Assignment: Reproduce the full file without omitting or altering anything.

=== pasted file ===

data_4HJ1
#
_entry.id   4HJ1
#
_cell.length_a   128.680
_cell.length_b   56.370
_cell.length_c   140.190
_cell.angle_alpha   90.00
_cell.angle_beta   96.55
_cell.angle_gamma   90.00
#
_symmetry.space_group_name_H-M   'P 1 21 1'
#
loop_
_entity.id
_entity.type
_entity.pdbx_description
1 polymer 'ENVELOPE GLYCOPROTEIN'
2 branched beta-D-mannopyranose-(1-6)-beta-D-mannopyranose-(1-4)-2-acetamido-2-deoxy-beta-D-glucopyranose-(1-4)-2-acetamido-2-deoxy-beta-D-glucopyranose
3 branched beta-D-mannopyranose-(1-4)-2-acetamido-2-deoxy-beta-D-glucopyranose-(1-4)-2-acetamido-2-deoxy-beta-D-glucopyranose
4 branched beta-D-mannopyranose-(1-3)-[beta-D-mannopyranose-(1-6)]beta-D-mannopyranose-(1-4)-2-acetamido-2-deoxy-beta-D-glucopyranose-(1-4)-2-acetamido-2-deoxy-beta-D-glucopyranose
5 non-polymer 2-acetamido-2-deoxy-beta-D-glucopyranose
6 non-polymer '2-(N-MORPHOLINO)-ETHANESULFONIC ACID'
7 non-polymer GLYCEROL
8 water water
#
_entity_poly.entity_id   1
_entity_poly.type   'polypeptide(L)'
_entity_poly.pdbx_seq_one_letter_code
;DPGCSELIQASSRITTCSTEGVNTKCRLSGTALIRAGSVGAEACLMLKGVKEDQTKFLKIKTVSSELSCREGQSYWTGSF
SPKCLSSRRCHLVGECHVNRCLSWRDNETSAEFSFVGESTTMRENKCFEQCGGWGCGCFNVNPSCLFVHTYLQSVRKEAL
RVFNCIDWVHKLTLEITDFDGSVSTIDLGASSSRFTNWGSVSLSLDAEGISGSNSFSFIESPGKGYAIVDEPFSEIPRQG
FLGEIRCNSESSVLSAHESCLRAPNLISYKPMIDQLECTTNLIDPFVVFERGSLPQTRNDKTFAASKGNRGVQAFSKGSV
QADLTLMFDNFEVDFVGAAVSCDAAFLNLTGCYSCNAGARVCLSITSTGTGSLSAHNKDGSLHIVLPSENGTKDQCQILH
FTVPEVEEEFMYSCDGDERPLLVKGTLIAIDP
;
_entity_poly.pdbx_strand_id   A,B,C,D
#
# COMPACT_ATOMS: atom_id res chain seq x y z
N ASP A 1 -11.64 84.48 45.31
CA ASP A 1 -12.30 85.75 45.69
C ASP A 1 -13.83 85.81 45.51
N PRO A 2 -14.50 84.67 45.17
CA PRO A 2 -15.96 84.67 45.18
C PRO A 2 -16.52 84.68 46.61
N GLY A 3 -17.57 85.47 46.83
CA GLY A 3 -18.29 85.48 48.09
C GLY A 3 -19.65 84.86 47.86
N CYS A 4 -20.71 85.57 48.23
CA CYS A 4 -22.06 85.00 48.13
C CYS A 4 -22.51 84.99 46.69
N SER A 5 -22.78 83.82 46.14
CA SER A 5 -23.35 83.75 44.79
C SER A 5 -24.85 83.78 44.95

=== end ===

data_4HJ1
#
_entry.id   4HJ1
#
_cell.length_a   128.680
_cell.length_b   56.370
_cell.length_c   140.190
_cell.angle_alpha   90.00
_cell.angle_beta   96.55
_cell.angle_gamma   90.00
#
_symmetry.space_group_name_H-M   'P 1 21 1'
#
loop_
_entity.id
_entity.type
_entity.pdbx_description
1 polymer 'ENVELOPE GLYCOPROTEIN'
2 branched beta-D-mannopyranose-(1-6)-beta-D-mannopyranose-(1-4)-2-acetamido-2-deoxy-beta-D-glucopyranose-(1-4)-2-acetamido-2-deoxy-beta-D-glucopyranose
3 branched beta-D-mannopyranose-(1-4)-2-acetamido-2-deoxy-beta-D-glucopyranose-(1-4)-2-acetamido-2-deoxy-beta-D-glucopyranose
4 branched beta-D-mannopyranose-(1-3)-[beta-D-mannopyranose-(1-6)]beta-D-mannopyranose-(1-4)-2-acetamido-2-deoxy-beta-D-glucopyranose-(1-4)-2-acetamido-2-deoxy-beta-D-glucopyranose
5 non-polymer 2-acetamido-2-deoxy-beta-D-glucopyranose
6 non-polymer '2-(N-MORPHOLINO)-ETHANESULFONIC ACID'
7 non-polymer GLYCEROL
8 water water
#
_entity_poly.entity_id   1
_entity_poly.type   'polypeptide(L)'
_entity_poly.pdbx_seq_one_letter_code
;DPGCSELIQASSRITTCSTEGVNTKCRLSGTALIRAGSVGAEACLMLKGVKEDQTKFLKIKTVSSELSCREGQSYWTGSF
SPKCLSSRRCHLVGECHVNRCLSWRDNETSAEFSFVGESTTMRENKCFEQCGGWGCGCFNVNPSCLFVHTYLQSVRKEAL
RVFNCIDWVHKLTLEITDFDGSVSTIDLGASSSRFTNWGSVSLSLDAEGISGSNSFSFIESPGKGYAIVDEPFSEIPRQG
FLGEIRCNSESSVLSAHESCLRAPNLISYKPMIDQLECTTNLIDPFVVFERGSLPQTRNDKTFAASKGNRGVQAFSKGSV
QADLTLMFDNFEVDFVGAAVSCDAAFLNLTGCYSCNAGARVCLSITSTGTGSLSAHNKDGSLHIVLPSENGTKDQCQILH
FTVPEVEEEFMYSCDGDERPLLVKGTLIAIDP
;
_entity_poly.pdbx_strand_id   A,B,C,D
#
# COMPACT_ATOMS: atom_id res chain seq x y z
N ASP A 1 -11.64 84.48 45.31
CA ASP A 1 -12.30 85.75 45.69
C ASP A 1 -13.83 85.81 45.51
N PRO A 2 -14.50 84.67 45.17
CA PRO A 2 -15.96 84.67 45.18
C PRO A 2 -16.52 84.68 46.61
N GLY A 3 -17.57 85.47 46.83
CA GLY A 3 -18.29 85.48 48.09
C GLY A 3 -19.65 84.86 47.86
N CYS A 4 -20.71 85.57 48.23
CA CYS A 4 -22.06 85.00 48.13
C CYS A 4 -22.51 84.99 46.69
N SER A 5 -22.78 83.82 46.14
CA SER A 5 -23.35 83.75 44.79
C SER A 5 -24.85 83.78 44.95